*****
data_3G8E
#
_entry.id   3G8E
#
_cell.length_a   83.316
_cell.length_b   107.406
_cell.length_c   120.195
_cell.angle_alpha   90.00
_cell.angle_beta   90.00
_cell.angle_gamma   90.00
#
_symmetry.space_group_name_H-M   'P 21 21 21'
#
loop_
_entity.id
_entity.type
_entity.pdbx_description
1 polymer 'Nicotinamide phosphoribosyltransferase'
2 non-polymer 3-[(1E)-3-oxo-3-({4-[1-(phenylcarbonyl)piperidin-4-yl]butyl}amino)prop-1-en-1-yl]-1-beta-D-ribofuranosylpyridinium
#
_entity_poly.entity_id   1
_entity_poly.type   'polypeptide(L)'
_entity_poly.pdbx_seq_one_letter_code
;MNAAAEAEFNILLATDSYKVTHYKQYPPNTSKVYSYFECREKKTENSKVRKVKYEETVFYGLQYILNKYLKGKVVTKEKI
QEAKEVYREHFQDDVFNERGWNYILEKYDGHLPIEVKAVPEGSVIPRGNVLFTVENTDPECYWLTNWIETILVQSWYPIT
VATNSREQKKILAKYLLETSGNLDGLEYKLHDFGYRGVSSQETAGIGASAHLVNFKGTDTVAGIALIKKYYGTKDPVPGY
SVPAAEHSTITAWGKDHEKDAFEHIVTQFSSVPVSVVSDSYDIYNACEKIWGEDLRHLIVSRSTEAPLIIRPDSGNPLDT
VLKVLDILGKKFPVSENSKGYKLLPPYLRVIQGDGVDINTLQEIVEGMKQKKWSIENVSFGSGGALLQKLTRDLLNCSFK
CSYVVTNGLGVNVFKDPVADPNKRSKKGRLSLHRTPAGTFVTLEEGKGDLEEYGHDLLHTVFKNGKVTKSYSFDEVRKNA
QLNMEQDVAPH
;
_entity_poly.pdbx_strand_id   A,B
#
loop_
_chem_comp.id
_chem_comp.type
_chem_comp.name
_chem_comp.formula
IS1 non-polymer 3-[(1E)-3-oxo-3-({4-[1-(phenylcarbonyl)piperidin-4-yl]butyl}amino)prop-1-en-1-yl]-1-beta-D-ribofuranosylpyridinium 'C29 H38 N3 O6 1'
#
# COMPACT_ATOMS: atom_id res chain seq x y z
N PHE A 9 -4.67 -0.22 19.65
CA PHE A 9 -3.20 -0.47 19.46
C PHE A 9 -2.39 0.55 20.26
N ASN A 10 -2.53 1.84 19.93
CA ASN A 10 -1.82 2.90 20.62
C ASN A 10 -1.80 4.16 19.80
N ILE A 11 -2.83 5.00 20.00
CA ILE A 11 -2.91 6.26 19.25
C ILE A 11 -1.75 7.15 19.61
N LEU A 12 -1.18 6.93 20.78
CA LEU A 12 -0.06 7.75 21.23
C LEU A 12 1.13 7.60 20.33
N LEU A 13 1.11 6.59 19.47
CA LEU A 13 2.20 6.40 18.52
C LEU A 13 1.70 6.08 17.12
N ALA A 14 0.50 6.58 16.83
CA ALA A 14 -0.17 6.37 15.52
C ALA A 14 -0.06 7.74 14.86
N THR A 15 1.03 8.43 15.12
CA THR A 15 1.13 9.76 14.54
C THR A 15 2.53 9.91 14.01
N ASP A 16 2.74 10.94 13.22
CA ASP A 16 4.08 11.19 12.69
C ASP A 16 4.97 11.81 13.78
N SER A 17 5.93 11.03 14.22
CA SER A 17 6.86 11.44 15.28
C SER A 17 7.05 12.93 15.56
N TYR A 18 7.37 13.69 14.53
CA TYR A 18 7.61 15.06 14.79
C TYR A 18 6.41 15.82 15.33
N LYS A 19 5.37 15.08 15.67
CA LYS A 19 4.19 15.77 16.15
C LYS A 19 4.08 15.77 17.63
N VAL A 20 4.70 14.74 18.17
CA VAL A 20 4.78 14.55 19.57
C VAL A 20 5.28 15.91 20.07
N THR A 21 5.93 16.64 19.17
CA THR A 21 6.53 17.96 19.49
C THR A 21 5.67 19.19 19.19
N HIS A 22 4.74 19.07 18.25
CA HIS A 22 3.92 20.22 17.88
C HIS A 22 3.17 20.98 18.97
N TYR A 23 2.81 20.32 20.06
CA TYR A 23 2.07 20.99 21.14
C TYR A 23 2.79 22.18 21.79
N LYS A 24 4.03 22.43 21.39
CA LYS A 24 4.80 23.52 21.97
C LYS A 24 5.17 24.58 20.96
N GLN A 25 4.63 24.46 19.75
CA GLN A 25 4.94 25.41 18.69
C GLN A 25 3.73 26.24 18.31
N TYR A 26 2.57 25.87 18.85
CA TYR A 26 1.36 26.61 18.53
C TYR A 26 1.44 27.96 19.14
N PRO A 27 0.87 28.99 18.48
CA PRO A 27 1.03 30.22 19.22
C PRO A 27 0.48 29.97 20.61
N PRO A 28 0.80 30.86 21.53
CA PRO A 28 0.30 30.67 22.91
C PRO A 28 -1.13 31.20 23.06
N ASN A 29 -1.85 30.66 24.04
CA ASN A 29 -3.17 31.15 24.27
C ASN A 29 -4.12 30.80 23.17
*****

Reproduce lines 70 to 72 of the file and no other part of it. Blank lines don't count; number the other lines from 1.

CA TYR A 18 7.61 15.06 14.79
C TYR A 18 6.41 15.82 15.33
N LYS A 19 5.37 15.08 15.67